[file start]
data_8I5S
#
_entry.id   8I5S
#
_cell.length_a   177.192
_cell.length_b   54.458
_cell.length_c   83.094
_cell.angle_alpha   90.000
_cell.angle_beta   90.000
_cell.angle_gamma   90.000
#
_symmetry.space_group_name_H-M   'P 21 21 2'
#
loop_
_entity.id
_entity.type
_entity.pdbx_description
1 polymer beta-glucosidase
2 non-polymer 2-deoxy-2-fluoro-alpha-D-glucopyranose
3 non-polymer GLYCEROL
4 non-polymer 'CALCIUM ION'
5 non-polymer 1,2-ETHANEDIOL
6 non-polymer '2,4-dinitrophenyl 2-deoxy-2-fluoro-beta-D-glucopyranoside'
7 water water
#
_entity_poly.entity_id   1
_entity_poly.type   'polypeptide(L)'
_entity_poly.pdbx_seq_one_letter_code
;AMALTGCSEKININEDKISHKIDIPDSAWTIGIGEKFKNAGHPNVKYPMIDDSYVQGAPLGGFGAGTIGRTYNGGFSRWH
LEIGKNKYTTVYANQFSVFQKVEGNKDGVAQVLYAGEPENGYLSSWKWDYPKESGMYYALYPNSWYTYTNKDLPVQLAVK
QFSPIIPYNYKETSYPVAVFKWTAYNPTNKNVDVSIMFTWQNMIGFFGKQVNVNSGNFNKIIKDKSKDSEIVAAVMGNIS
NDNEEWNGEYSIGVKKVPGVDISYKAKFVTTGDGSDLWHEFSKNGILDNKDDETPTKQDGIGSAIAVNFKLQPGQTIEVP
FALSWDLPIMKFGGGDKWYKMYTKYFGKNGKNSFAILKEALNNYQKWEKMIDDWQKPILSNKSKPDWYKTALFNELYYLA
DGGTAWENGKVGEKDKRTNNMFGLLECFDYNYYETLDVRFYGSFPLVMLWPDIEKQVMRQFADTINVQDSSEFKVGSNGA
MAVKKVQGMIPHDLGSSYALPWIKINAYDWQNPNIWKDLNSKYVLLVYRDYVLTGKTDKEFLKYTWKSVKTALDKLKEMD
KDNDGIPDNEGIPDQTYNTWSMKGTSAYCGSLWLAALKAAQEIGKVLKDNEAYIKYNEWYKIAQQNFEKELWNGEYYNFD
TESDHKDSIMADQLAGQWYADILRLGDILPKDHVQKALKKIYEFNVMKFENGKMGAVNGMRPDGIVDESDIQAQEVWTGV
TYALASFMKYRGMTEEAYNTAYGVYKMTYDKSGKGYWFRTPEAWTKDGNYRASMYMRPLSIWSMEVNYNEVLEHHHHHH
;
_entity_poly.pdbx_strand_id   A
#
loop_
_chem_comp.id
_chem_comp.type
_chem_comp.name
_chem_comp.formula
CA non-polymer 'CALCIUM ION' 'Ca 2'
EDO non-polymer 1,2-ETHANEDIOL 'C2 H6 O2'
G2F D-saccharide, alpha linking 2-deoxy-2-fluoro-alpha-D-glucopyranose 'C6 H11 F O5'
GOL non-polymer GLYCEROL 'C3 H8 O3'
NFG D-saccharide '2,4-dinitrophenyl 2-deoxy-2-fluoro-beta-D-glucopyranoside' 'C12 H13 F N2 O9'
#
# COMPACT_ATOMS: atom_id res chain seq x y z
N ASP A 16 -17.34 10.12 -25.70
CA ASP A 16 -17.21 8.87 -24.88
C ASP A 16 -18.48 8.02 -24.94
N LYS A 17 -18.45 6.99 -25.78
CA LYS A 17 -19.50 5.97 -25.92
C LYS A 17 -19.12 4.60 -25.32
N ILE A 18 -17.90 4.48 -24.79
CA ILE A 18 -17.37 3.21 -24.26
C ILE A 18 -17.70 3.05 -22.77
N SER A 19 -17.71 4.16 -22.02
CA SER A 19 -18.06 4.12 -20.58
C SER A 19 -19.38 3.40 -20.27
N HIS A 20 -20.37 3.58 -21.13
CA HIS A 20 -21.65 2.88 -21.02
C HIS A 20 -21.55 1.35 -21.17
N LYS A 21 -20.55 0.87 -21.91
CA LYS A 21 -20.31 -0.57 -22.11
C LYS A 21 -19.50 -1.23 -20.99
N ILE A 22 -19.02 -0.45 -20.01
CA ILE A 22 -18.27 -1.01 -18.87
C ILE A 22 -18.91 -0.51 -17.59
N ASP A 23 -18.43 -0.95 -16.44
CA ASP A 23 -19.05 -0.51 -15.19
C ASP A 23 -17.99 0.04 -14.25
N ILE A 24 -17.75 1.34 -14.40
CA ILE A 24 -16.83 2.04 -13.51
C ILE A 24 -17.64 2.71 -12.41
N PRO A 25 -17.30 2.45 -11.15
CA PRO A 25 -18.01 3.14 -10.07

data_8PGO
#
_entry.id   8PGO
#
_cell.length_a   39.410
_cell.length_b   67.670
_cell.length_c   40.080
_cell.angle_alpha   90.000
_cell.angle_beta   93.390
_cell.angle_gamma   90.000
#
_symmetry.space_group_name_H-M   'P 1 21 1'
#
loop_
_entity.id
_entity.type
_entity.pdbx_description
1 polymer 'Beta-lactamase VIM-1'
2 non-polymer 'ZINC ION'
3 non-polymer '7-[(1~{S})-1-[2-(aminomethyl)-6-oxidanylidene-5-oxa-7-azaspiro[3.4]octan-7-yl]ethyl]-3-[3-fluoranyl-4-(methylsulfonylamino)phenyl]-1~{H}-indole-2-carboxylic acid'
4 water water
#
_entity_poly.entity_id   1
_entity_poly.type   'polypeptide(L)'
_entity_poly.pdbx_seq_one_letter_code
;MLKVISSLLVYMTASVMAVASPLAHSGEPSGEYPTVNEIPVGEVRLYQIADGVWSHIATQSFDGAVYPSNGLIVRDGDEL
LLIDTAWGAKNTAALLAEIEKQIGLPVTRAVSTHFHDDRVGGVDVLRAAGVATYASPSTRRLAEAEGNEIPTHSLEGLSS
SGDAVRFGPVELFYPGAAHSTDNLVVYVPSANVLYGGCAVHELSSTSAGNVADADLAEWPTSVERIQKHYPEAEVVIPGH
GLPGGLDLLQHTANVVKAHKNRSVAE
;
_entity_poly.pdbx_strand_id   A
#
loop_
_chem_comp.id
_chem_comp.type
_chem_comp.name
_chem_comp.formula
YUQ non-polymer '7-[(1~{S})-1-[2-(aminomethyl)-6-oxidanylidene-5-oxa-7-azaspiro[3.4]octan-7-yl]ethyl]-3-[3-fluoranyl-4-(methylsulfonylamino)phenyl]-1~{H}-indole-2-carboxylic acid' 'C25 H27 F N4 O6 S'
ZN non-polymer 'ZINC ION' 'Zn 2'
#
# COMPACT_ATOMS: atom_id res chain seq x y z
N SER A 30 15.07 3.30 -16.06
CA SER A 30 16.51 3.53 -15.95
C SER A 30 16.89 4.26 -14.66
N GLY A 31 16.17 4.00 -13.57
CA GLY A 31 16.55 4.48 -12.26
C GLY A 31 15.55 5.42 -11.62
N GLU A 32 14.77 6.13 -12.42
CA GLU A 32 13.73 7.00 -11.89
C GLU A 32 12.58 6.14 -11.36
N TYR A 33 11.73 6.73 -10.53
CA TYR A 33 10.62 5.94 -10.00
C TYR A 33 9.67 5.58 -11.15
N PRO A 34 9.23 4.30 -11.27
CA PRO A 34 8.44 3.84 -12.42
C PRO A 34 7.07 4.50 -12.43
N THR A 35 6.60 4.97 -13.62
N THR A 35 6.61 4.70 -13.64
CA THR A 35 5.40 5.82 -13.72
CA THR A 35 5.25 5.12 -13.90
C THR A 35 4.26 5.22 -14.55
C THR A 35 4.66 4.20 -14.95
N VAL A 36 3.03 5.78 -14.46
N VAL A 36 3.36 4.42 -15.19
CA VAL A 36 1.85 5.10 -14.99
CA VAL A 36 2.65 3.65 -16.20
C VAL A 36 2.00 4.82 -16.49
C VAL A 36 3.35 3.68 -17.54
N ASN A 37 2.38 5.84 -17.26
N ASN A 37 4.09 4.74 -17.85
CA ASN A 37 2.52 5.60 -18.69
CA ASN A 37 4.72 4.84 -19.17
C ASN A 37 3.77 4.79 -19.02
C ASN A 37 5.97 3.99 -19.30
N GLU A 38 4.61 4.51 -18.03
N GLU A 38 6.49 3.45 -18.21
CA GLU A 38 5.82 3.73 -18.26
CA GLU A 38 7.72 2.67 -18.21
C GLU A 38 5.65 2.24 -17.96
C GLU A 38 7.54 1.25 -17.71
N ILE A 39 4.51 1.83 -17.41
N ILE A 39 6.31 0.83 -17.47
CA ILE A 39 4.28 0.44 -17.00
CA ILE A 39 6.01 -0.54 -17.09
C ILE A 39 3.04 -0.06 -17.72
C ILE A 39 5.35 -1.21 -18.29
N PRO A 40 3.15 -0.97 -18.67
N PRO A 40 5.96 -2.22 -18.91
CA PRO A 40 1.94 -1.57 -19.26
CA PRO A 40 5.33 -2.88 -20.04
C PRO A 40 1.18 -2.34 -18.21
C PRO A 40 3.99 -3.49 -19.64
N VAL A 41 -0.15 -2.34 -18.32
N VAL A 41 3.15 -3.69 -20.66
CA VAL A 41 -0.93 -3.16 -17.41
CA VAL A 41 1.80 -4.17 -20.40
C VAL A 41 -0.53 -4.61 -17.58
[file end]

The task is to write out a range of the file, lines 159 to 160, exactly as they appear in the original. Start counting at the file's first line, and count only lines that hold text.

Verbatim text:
CA GLU A 38 5.82 3.73 -18.26
CA GLU A 38 7.72 2.67 -18.21